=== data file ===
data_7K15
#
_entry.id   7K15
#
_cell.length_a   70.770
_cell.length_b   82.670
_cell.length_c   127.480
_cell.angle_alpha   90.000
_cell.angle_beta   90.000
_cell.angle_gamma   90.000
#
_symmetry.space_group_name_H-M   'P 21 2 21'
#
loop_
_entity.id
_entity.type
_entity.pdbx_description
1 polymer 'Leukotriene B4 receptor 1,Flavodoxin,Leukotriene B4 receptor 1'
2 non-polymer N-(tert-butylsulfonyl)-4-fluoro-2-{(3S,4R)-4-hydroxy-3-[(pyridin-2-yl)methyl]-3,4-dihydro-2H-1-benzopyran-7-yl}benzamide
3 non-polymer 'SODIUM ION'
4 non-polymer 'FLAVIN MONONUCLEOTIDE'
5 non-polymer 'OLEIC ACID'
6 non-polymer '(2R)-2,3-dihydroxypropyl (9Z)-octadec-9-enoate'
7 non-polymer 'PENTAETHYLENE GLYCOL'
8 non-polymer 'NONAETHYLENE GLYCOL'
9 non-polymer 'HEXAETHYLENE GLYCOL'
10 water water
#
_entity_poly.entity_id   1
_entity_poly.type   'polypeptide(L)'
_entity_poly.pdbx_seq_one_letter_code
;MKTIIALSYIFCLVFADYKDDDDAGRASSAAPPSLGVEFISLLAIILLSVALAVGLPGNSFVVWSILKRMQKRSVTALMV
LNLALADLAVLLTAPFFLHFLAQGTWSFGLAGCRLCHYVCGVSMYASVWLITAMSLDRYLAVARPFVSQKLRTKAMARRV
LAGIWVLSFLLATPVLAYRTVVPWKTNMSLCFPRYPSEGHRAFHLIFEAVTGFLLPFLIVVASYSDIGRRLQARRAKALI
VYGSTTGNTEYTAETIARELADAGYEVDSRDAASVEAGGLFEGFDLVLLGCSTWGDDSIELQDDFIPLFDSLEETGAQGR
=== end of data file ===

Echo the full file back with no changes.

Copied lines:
data_7K15
#
_entry.id   7K15
#
_cell.length_a   70.770
_cell.length_b   82.670
_cell.length_c   127.480
_cell.angle_alpha   90.000
_cell.angle_beta   90.000
_cell.angle_gamma   90.000
#
_symmetry.space_group_name_H-M   'P 21 2 21'
#
loop_
_entity.id
_entity.type
_entity.pdbx_description
1 polymer 'Leukotriene B4 receptor 1,Flavodoxin,Leukotriene B4 receptor 1'
2 non-polymer N-(tert-butylsulfonyl)-4-fluoro-2-{(3S,4R)-4-hydroxy-3-[(pyridin-2-yl)methyl]-3,4-dihydro-2H-1-benzopyran-7-yl}benzamide
3 non-polymer 'SODIUM ION'
4 non-polymer 'FLAVIN MONONUCLEOTIDE'
5 non-polymer 'OLEIC ACID'
6 non-polymer '(2R)-2,3-dihydroxypropyl (9Z)-octadec-9-enoate'
7 non-polymer 'PENTAETHYLENE GLYCOL'
8 non-polymer 'NONAETHYLENE GLYCOL'
9 non-polymer 'HEXAETHYLENE GLYCOL'
10 water water
#
_entity_poly.entity_id   1
_entity_poly.type   'polypeptide(L)'
_entity_poly.pdbx_seq_one_letter_code
;MKTIIALSYIFCLVFADYKDDDDAGRASSAAPPSLGVEFISLLAIILLSVALAVGLPGNSFVVWSILKRMQKRSVTALMV
LNLALADLAVLLTAPFFLHFLAQGTWSFGLAGCRLCHYVCGVSMYASVWLITAMSLDRYLAVARPFVSQKLRTKAMARRV
LAGIWVLSFLLATPVLAYRTVVPWKTNMSLCFPRYPSEGHRAFHLIFEAVTGFLLPFLIVVASYSDIGRRLQARRAKALI
VYGSTTGNTEYTAETIARELADAGYEVDSRDAASVEAGGLFEGFDLVLLGCSTWGDDSIELQDDFIPLFDSLEETGAQGR